First Report of Mormolyce Hagenback 1825 (Coleoptera: Carabidae) from the Philippines

Mormolyce Hagenbach 1825, (Coleoptera: Carabidae: Lebiinae), the genus of violin beetles, is reported for the first time from southern Philippines. Mormolyce phyllodes Hagenbach 1825, particularly its subspecies M. p. engeli Lieftinck & Wiebes, 1968, is reported based on a museum specimen from Isabela, Basilan Island. This extends the distribution of the genus and species northeastward.

Survey of Ectoparasitic Arthropods Associated with Bats (Mammalia: Chiroptera) in Cacupangan Cave, Mabini, Pangasinan

A total of 46 bat flies (9 spp.) belonging to families Nycteribiidae and Streblidae, eight mites (2 spp.) from family Spinturnicidae, one ischnopsyllid flea and one ixodid tick were collected on nine species of bats (Pteropodidae, Rhinolophidae, Vespertilionidae and Hipposideridae; n=56) from Cacupangan Cave and its vicinities in Mabini, Pangasinan. Three new occurrences of ectoparasites were recorded for bat flies Phthiridium mindanaense on Miniopterus schreibersii, Brachytarsina amboinensis on Myotis muricola and Raymondia pseudopagodarum on Rhinolophus inops. All ectoparasite species are known to occur in Luzon but may represent the first records for the province. With regard to infracommunities, the most number of co-occurring species was found on R. amplexicaudatus and M. schreibersii. This study contributed to current efforts to comprehensively document the ectoparasite fauna of Philippine bats.

Spatial Structuring of the Macrofaunal Community of a Relatively Undisturbed Seagrass Meadow in Western Philippines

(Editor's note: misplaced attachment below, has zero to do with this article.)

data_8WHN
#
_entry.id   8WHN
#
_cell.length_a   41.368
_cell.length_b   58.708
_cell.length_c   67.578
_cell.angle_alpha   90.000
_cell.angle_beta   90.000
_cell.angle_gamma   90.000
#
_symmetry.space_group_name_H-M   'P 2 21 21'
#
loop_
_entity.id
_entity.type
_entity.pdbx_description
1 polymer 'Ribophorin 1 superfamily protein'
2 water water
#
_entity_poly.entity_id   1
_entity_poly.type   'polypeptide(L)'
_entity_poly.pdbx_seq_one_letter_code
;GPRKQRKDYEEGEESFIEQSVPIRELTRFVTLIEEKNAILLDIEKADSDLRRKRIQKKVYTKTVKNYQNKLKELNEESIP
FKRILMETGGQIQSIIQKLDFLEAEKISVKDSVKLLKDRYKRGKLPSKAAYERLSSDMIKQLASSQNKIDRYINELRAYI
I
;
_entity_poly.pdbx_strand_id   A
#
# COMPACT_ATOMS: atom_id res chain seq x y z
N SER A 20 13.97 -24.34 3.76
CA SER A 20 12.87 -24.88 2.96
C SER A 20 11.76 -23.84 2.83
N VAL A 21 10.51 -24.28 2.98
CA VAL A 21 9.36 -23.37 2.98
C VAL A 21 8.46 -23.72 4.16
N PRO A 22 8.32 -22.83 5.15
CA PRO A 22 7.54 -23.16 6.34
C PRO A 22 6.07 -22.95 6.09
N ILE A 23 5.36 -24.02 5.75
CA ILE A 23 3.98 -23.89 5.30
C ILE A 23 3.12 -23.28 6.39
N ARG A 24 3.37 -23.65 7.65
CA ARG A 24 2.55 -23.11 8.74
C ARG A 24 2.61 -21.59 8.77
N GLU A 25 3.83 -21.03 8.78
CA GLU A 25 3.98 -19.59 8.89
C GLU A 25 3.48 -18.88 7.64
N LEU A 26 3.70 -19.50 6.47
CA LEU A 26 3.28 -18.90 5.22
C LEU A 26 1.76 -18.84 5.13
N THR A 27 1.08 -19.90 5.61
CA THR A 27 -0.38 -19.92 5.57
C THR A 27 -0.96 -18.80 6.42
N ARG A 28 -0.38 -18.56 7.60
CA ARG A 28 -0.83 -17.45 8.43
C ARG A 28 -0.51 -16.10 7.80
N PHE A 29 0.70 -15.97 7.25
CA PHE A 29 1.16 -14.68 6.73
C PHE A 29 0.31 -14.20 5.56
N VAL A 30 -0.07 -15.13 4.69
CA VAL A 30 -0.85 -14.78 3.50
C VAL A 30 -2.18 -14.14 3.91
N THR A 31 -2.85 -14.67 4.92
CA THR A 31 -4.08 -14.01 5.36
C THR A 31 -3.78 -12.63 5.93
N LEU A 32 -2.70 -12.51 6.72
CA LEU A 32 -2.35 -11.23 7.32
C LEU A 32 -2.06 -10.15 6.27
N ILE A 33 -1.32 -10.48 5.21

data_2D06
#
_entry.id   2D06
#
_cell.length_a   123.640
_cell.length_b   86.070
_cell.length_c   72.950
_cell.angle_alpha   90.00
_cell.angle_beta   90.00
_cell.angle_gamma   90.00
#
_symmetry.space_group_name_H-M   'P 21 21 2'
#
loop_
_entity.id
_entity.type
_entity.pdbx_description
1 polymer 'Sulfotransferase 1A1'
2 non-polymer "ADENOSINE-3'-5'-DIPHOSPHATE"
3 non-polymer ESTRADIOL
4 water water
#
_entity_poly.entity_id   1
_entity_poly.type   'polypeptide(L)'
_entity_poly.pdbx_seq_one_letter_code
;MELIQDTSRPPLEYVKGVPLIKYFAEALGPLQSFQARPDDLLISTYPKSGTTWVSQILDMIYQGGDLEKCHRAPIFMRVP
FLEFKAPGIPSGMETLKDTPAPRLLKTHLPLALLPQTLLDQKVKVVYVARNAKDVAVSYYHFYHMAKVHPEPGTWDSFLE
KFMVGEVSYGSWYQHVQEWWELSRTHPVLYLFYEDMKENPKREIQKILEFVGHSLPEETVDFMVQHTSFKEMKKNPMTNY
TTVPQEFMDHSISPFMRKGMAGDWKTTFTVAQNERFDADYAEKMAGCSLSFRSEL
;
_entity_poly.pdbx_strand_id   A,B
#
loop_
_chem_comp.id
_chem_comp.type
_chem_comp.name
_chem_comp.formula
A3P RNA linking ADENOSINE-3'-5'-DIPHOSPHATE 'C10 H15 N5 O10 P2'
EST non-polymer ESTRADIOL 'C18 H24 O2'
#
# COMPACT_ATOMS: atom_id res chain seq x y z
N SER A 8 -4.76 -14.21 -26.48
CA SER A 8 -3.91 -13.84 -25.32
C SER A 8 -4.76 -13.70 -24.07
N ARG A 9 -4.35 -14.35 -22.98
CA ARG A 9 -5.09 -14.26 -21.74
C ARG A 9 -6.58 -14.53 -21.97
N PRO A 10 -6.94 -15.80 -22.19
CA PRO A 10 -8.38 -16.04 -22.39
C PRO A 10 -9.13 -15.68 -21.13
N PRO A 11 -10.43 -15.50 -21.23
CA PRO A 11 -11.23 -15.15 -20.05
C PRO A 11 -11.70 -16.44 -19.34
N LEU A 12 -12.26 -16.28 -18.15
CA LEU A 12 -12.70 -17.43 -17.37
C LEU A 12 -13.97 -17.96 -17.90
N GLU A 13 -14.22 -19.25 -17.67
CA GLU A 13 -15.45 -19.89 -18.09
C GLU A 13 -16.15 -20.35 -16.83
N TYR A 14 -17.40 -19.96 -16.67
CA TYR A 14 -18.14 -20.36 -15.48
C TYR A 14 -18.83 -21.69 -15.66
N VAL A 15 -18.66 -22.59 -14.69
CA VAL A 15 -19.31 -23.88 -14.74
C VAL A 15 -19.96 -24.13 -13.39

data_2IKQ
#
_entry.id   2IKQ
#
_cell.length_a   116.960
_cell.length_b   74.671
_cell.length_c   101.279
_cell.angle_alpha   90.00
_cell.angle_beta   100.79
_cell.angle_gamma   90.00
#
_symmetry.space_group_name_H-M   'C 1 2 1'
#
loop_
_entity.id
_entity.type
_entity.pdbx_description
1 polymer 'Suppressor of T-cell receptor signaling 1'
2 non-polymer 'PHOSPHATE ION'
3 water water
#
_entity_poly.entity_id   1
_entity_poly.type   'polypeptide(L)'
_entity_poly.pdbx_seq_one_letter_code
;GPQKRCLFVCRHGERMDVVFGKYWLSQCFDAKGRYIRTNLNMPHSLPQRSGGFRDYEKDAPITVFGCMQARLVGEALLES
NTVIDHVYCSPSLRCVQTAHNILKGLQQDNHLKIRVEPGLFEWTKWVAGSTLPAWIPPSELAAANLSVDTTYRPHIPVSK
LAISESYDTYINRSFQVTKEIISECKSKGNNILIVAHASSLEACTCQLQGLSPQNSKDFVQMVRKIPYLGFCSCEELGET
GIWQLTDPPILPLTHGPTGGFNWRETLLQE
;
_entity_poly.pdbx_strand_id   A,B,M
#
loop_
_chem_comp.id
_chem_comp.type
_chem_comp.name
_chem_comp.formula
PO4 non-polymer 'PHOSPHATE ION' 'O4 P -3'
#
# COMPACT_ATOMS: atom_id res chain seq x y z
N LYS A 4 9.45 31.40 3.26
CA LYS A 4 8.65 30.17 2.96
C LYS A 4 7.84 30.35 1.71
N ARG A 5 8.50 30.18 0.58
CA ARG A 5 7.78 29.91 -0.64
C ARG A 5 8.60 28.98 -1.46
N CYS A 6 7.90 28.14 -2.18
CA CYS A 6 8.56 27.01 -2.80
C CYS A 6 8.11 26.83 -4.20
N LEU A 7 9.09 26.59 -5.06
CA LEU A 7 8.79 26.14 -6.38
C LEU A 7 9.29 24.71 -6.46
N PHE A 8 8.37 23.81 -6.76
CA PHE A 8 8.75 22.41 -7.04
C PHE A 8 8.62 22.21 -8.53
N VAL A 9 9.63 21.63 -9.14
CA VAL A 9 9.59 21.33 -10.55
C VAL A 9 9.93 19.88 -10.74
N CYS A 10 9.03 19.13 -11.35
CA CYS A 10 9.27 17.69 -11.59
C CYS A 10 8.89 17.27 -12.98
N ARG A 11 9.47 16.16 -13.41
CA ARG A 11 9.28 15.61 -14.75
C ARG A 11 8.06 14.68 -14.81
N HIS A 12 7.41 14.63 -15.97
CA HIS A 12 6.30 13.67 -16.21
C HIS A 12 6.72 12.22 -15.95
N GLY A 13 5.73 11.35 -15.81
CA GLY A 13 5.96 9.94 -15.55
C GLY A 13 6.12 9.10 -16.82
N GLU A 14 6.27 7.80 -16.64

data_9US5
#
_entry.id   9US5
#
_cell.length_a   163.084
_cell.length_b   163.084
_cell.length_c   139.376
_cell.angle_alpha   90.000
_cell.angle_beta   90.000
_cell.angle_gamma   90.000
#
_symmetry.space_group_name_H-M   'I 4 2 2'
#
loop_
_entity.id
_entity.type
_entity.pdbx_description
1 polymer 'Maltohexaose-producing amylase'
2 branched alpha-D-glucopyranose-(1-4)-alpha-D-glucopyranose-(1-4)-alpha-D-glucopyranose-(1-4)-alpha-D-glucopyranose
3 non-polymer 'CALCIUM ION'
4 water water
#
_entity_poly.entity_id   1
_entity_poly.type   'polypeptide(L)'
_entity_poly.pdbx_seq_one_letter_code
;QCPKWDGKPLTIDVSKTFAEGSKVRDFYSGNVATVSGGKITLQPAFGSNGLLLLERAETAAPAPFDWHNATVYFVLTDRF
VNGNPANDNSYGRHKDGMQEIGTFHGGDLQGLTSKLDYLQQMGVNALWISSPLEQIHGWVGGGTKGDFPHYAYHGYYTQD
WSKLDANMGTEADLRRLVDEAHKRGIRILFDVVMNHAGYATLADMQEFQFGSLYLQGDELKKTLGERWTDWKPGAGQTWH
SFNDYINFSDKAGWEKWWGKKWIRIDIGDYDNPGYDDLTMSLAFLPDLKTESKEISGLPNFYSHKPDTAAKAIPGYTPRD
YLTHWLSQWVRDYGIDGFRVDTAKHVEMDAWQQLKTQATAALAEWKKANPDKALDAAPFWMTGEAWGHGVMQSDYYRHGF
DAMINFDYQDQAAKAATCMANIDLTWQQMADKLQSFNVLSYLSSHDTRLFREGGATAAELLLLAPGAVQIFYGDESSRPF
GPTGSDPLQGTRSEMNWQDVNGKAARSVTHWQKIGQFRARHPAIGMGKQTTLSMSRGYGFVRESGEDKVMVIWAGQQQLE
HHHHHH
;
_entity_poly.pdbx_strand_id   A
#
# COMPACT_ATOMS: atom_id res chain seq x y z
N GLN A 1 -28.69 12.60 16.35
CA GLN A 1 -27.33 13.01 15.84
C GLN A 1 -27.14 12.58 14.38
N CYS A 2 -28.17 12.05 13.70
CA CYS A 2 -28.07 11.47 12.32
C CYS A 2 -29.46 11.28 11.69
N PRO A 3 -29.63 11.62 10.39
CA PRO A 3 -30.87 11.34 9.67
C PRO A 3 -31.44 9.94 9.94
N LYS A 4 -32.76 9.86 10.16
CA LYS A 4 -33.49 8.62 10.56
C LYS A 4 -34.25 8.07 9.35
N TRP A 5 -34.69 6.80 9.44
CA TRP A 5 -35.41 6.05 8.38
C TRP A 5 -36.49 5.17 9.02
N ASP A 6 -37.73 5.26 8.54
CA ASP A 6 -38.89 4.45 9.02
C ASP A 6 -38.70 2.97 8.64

The study is the first to investigate horizontal and vertical distribution of seagrass associated macrofaunal communities in a high diversity seagrass meadow of the Philippines. The study cross compared seagrass macroinvertebrate communities above- and belowground, in sections of the meadows subjected to different wave exposures to determine differences in community structure of associated macrofauna. The results of multivariate analysis and evaluation of community indices showed a highly dissimilar macroinvertebrate community above- and belowground, across exposed and sheltered section of the seagrass meadow. The observed community dissimilarity was attributed to the differential vertical distribution of foraminiferan and gastropod families, across exposed and less exposed sites. Overall, macroinvertebrate richness was higher belowground while evenness was higher aboveground across study stations. Benthic macroinvertebrate diversity, on the other hand, was highest belowground in the more sheltered section of the seagrass meadow. However, in the more exposed part of the meadow, diversity was highest aboveground. At least in the study area, we speculate that the vertical and horizontal distribution of macroinvertebrates in a meadow was influenced by seagrass community structure and relative exposure to wave action.